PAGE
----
Gynecomastia

Gynecomastia: Description, Causes and Risk Factors:Def: Excessive development of the male mammary glands, due mainly to ductal proliferation with periductal edema; frequently secondary to increased estrogen levels, but mild gynecomastia may occur in normal adolescence.GynecomastiaGynecomastia, a benign enlargement of the male breast due to proliferation of the gland, is a common clinical condition. It may be an incidental finding on routine examination or may present as an acute unilateral or bilateral painful tender mass beneath or as a progressive painless enlargement of the breast. In 75% of the cases, it is bilateral. The tissue could be as small as 1 cm or as large as a female breast. To be visible, the breast must be 2 cm or more. Type 1 (pubertal gynecomastia) is defined as enlargment less than 3-4 cm ; type 2 as enlargment greater than 3-4 cm (pubertal macromastia). Rarely nipple discharge will occur ; there could be mild discomfort during certain activities.The breast tissues of both sexes appear histologically identical at birth and remain relatively quiescent during childhood, undergoing further differentiation at the time of puberty. In the majority of males, transient proliferation of the ducts and surrounding mesenchymal tissue takes place during the period of rapid sexual maturation, followed by involution and ultimately atrophy of the ducts. In contrast, the breast ductal and periductal tissues in females continue to enlarge and develop terminal acini, which require both estrogen and progesterone.Since estrogens stimulate breast tissue whereas androgens antagonize these effects, gynecomastia has long been considered the result of an imbalance between these hormones. The transition from the prepubertal to the postpubertal state is accompanied by a 30-fold increase in the concentration of testosterone, with only a 3-fold increase in estrogen levels. Therefore, a relative imbalance between serum estrogen and androgen levels may exist during a portion of the pubertal process and may result in gynecomastia. Alterations in the ratio of estrogen to androgen have been found in patients with gynecomastia in association with medications, adrenal and testicular neoplasms, Klinefelter's syndrome, thyrotoxicosis, cirrhosis, primary hypogonadism, malnutrition, and aging.Gynecomastia would be expected to occur if the breast tissue of some men and boys had an enhanced sensitivity to normal circulating levels of estrogen. Indeed, increased aromatase activity has been found in pubic skin fibroblasts derived from patients with isolated gynecomastia, suggesting that aromatization of androgens to estrogens within breast tissue may be responsible for idiopathic gynecomastia. It has also been suggested that patients with protracted neonatal gynecomastia may be more susceptible to persistent pubertal gynecomastia, supporting the concept that breast glandular tissue is inherently more sensitive to estrogenic stimulation in some boys than in others. However, to date, studies of estrogen and progesterone receptors in pubertal macromastia have not been conclusive.Considering the high prevalence of gynecomastia, it may coexist with many disorders without there being a clear causal relation:Neoplasms (adrenal tumors, seminome, leydig's cell tumor, hepatoma, etc.).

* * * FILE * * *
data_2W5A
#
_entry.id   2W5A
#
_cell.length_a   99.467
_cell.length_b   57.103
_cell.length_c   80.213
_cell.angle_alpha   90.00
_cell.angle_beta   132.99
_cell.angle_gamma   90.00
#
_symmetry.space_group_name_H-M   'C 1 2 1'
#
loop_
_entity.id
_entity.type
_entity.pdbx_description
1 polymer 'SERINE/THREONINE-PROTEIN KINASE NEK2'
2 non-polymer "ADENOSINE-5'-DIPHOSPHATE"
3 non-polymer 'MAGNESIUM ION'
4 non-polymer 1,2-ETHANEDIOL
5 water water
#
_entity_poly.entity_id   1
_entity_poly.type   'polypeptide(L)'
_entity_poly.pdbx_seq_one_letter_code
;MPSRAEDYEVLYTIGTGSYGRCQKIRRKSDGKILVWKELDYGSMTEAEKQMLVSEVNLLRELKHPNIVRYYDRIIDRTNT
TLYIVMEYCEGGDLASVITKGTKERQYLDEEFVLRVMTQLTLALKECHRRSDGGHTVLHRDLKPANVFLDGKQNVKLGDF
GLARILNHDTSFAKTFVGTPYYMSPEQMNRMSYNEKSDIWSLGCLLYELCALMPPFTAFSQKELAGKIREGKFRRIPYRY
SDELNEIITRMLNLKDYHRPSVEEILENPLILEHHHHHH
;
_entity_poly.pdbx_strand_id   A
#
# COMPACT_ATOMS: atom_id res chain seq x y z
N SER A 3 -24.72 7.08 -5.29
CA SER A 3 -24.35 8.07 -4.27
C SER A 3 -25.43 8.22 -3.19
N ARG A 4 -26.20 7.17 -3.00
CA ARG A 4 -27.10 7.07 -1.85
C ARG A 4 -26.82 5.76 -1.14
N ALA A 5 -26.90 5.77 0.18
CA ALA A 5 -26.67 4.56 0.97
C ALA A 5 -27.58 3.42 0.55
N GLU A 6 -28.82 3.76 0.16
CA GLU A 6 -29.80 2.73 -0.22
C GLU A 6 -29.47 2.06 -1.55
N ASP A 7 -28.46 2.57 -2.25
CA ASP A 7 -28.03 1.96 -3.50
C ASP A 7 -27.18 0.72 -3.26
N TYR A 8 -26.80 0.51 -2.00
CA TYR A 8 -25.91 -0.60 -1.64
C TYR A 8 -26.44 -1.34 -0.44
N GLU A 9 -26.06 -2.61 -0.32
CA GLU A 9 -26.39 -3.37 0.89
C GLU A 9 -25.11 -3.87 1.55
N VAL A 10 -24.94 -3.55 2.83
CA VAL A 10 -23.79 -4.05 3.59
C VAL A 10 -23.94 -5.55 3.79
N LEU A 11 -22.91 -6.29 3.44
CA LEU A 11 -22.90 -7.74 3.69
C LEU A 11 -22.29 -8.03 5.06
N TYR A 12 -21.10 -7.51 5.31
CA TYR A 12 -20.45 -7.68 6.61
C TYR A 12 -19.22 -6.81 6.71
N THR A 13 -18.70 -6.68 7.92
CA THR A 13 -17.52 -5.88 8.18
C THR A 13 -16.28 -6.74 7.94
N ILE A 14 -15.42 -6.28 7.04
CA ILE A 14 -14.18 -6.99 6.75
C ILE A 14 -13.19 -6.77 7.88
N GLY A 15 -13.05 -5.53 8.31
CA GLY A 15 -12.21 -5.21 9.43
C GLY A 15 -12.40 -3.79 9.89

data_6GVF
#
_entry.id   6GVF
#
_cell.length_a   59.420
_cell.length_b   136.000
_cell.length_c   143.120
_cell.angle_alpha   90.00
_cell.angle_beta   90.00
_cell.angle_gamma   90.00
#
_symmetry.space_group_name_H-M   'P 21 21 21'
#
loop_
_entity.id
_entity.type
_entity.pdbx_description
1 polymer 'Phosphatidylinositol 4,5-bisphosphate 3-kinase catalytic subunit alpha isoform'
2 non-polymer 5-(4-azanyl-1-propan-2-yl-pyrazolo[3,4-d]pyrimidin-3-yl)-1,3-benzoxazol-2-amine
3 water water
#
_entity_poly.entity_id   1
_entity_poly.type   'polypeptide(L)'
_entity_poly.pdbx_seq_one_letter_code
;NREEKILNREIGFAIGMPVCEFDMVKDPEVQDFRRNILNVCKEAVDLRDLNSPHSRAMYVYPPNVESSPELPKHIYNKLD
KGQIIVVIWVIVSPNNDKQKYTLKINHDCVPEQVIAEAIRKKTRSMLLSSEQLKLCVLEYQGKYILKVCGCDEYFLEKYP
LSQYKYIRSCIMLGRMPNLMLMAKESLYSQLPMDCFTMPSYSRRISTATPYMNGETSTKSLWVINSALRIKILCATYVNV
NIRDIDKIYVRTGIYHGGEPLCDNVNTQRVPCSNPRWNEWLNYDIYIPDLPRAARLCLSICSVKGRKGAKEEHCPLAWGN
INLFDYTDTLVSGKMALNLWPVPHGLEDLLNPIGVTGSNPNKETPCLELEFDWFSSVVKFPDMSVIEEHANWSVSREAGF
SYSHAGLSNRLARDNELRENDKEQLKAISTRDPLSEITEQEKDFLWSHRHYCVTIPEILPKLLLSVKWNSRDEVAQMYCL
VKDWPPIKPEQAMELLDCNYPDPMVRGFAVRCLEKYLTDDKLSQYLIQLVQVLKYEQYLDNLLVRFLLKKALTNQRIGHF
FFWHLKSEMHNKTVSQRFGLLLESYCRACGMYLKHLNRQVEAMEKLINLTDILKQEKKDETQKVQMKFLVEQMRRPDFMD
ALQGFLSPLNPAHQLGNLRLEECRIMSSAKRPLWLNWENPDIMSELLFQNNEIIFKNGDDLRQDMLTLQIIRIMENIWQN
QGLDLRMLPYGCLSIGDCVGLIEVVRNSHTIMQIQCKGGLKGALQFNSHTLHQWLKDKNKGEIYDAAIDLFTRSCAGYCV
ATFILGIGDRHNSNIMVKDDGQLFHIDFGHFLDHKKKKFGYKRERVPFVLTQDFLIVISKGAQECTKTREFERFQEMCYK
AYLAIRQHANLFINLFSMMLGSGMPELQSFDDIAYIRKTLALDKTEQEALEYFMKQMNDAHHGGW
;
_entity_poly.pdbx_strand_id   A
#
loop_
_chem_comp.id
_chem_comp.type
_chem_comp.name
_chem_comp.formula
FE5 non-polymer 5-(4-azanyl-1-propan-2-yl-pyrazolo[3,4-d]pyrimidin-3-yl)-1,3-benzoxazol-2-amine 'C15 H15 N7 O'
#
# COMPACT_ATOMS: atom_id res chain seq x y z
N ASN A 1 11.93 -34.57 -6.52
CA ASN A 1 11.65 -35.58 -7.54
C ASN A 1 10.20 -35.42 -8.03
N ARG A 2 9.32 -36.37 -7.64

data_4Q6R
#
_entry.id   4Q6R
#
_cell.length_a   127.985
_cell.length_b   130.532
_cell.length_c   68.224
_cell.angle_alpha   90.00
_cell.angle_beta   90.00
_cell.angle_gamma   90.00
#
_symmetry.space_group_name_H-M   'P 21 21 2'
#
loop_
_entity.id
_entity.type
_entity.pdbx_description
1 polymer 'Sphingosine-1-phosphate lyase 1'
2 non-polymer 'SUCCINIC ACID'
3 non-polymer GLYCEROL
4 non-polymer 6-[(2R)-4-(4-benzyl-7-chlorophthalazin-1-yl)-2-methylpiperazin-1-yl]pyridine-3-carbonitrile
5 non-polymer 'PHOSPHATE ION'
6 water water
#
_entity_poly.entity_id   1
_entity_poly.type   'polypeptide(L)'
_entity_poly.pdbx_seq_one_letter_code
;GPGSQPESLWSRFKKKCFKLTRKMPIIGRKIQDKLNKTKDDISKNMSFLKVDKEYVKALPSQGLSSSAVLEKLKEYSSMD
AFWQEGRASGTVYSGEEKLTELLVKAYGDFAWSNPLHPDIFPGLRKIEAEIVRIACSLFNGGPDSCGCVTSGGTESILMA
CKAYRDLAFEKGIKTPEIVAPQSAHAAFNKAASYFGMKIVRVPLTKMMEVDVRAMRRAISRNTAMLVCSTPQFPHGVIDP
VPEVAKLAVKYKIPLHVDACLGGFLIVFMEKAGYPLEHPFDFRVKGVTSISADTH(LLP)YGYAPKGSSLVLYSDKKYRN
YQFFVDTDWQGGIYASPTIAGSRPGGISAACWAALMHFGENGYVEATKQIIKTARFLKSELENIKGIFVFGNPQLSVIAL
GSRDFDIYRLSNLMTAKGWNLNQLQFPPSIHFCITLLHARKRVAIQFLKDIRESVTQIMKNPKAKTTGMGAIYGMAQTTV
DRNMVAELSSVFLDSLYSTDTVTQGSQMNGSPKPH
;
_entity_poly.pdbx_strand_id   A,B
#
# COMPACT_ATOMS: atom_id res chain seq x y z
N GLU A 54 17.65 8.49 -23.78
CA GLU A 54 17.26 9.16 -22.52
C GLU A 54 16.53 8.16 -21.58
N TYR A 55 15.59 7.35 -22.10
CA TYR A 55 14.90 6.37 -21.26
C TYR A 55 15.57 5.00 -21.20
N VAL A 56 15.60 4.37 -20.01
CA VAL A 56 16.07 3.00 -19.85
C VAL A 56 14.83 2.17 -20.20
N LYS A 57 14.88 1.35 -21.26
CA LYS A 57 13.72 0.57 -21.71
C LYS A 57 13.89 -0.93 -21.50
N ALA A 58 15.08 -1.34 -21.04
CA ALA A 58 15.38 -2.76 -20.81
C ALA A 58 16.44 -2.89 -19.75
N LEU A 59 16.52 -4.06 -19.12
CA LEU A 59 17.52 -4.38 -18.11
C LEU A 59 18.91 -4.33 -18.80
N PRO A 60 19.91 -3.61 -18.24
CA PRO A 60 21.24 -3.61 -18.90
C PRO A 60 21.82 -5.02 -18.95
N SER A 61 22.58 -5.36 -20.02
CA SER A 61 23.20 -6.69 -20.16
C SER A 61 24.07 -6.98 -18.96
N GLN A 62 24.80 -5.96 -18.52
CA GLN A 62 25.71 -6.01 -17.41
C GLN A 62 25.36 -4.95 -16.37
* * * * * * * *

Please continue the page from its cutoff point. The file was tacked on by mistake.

• Chronic diseases: Rheumatic fever, renal, neurologic, pulmonary, liver disease.
  • Primary testicular failure: radiation, chemotherapy, orchitis, trauma, leukemia, hemophilia, etc.
  • Alcoholism.
  • Starvation.
  • Endocrine disorders: hyperthyroidism, congenital adrenal hyperplasia.